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Baltimore man pleads guilty to forging checks

June 05, 2000

A Baltimore man who used a computer at his parents' home to create hundreds of phony checks will be out of prison soon so he can begin paying restitution.

Lawrence Mark Fearon pleaded guilty to one count each of forgery and theft/scheme Monday in Washington County Circuit Court.

Fearon, 33, was already serving a three-year prison sentence on similar convictions in other counties and he was wanted on detainers from other states, according to court records.

In Washington County, Fearon admitted cashing checks totaling $1,081 at County Market and checks totaling $3,299 at Martin's Supermarket in July 1998.

Assistant Washington County State's Attorney Arthur Rozes said Fearon would take payroll checks made out to him on the account of Maryland Medical Supply, make a small purchase at the stores and get the balance in cash.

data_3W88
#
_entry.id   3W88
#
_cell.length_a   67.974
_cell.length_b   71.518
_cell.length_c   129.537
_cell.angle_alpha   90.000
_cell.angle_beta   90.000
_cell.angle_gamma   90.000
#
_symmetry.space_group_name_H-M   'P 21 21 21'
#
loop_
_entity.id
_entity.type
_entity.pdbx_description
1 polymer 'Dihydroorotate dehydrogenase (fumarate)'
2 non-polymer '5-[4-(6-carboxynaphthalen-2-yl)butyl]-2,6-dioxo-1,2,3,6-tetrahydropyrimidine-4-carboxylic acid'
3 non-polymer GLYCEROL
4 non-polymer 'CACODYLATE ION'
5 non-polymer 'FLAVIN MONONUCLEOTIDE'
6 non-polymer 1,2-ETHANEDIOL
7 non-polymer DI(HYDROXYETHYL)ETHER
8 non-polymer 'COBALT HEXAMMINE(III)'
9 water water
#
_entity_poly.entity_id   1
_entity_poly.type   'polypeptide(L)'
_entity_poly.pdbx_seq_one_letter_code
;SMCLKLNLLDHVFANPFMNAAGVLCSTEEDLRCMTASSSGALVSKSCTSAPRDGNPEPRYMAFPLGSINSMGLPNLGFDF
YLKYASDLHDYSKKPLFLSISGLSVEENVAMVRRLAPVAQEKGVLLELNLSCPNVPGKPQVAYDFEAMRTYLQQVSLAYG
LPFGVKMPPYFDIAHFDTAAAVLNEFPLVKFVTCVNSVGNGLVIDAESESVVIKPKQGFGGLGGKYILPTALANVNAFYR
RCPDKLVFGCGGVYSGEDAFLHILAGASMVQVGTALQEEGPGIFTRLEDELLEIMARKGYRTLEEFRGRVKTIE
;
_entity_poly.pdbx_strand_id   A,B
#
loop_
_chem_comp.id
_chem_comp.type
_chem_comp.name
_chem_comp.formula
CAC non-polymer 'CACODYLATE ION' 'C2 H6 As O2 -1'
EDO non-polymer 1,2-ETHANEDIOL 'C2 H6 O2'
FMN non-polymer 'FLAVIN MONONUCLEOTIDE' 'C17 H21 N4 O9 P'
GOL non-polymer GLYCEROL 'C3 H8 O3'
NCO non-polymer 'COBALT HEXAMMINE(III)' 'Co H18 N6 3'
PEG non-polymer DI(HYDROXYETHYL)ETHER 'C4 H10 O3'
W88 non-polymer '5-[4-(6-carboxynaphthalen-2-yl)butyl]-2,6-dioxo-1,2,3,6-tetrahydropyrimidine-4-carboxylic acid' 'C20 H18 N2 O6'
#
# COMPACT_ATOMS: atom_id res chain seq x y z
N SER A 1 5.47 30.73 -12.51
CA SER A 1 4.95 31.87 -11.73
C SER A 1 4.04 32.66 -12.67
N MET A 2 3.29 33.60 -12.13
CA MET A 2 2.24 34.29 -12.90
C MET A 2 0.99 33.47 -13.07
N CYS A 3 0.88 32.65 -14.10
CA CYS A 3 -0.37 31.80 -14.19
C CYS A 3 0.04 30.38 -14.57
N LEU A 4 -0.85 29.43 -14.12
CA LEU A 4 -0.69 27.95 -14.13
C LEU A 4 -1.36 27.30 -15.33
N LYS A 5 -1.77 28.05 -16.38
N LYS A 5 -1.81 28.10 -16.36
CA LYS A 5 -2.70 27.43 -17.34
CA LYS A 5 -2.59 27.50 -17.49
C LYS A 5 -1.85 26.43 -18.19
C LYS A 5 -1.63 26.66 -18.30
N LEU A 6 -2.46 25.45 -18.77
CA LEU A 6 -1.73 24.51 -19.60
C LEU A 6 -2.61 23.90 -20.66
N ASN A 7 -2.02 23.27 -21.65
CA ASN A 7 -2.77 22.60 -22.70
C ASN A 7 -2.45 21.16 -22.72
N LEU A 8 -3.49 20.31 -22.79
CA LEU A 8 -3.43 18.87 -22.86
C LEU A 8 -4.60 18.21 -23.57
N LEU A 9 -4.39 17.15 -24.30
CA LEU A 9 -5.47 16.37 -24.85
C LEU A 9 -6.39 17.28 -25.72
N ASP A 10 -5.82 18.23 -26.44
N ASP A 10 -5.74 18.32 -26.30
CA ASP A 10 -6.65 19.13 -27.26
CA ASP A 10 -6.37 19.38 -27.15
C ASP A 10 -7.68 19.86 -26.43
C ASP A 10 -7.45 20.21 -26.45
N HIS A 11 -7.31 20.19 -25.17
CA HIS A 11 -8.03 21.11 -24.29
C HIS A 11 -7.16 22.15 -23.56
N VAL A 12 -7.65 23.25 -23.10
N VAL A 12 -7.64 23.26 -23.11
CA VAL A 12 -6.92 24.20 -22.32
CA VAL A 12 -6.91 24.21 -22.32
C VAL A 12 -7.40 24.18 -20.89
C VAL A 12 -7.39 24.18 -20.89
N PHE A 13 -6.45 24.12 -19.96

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"Stores still do that ... let people cash checks like that?" asked Judge Kennedy Boone.

Rozes said most stores will cash such checks even if the purchase is a small one.

An investigation led to the address on the checks, which turned out to be Fearon's address and not that of a company, which was found to be nonexistent.

Rozes said that when police went to Fearon's residence, he threw hundreds of similar checks out the window.

"I'd like to say I'm remorseful," Fearon said.

Boone sentenced Fearon to 10 years in prison for the forgery with all but three years suspended, dating from the time of his arrest in September 1998.

An additional 15-year sentence for theft/scheme also was suspended and probation was set at 18 months once Fearon is released from all his prison sentences.

- Marlo Barnhart

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